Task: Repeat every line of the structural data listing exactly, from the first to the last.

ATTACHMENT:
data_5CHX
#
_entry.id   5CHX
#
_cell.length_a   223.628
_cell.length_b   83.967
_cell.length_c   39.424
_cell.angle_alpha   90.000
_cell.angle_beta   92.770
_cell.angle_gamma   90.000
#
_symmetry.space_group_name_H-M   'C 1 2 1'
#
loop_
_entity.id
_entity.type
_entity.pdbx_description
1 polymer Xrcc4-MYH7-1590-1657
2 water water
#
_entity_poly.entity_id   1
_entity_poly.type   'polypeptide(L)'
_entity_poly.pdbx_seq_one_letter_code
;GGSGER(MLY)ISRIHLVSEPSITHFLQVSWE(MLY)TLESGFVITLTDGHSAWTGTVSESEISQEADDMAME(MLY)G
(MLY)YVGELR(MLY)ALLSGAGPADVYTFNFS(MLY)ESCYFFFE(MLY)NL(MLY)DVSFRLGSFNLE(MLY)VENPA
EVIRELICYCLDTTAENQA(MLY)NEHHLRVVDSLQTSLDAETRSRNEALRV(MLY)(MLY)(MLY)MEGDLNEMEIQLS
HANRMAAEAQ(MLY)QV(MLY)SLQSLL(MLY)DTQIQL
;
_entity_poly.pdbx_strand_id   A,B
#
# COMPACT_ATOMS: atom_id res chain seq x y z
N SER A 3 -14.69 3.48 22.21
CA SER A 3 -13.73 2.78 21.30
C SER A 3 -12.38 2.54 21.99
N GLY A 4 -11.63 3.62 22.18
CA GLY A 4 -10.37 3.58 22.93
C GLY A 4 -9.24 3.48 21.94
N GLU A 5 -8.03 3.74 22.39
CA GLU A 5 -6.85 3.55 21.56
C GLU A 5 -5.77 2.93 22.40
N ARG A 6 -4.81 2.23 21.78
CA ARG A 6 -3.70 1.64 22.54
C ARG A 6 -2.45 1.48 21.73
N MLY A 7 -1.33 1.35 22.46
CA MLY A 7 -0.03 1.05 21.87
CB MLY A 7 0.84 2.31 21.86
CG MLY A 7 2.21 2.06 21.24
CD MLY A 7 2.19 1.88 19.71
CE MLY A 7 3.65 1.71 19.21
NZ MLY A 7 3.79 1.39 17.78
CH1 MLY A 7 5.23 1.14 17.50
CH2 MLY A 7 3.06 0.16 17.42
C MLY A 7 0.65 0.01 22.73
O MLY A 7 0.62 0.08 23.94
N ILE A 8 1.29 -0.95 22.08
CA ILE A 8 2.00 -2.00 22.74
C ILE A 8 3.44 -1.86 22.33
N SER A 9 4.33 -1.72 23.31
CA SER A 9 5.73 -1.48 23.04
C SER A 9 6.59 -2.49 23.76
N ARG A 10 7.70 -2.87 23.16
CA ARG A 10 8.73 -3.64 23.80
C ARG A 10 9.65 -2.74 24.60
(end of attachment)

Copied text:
data_5CHX
#
_entry.id   5CHX
#
_cell.length_a   223.628
_cell.length_b   83.967
_cell.length_c   39.424
_cell.angle_alpha   90.000
_cell.angle_beta   92.770
_cell.angle_gamma   90.000
#
_symmetry.space_group_name_H-M   'C 1 2 1'
#
loop_
_entity.id
_entity.type
_entity.pdbx_description
1 polymer Xrcc4-MYH7-1590-1657
2 water water
#
_entity_poly.entity_id   1
_entity_poly.type   'polypeptide(L)'
_entity_poly.pdbx_seq_one_letter_code
;GGSGER(MLY)ISRIHLVSEPSITHFLQVSWE(MLY)TLESGFVITLTDGHSAWTGTVSESEISQEADDMAME(MLY)G
(MLY)YVGELR(MLY)ALLSGAGPADVYTFNFS(MLY)ESCYFFFE(MLY)NL(MLY)DVSFRLGSFNLE(MLY)VENPA
EVIRELICYCLDTTAENQA(MLY)NEHHLRVVDSLQTSLDAETRSRNEALRV(MLY)(MLY)(MLY)MEGDLNEMEIQLS
HANRMAAEAQ(MLY)QV(MLY)SLQSLL(MLY)DTQIQL
;
_entity_poly.pdbx_strand_id   A,B
#
# COMPACT_ATOMS: atom_id res chain seq x y z
N SER A 3 -14.69 3.48 22.21
CA SER A 3 -13.73 2.78 21.30
C SER A 3 -12.38 2.54 21.99
N GLY A 4 -11.63 3.62 22.18
CA GLY A 4 -10.37 3.58 22.93
C GLY A 4 -9.24 3.48 21.94
N GLU A 5 -8.03 3.74 22.39
CA GLU A 5 -6.85 3.55 21.56
C GLU A 5 -5.77 2.93 22.40
N ARG A 6 -4.81 2.23 21.78
CA ARG A 6 -3.70 1.64 22.54
C ARG A 6 -2.45 1.48 21.73
N MLY A 7 -1.33 1.35 22.46
CA MLY A 7 -0.03 1.05 21.87
CB MLY A 7 0.84 2.31 21.86
CG MLY A 7 2.21 2.06 21.24
CD MLY A 7 2.19 1.88 19.71
CE MLY A 7 3.65 1.71 19.21
NZ MLY A 7 3.79 1.39 17.78
CH1 MLY A 7 5.23 1.14 17.50
CH2 MLY A 7 3.06 0.16 17.42
C MLY A 7 0.65 0.01 22.73
O MLY A 7 0.62 0.08 23.94
N ILE A 8 1.29 -0.95 22.08
CA ILE A 8 2.00 -2.00 22.74
C ILE A 8 3.44 -1.86 22.33
N SER A 9 4.33 -1.72 23.31
CA SER A 9 5.73 -1.48 23.04
C SER A 9 6.59 -2.49 23.76
N ARG A 10 7.70 -2.87 23.16
CA ARG A 10 8.73 -3.64 23.80
C ARG A 10 9.65 -2.74 24.60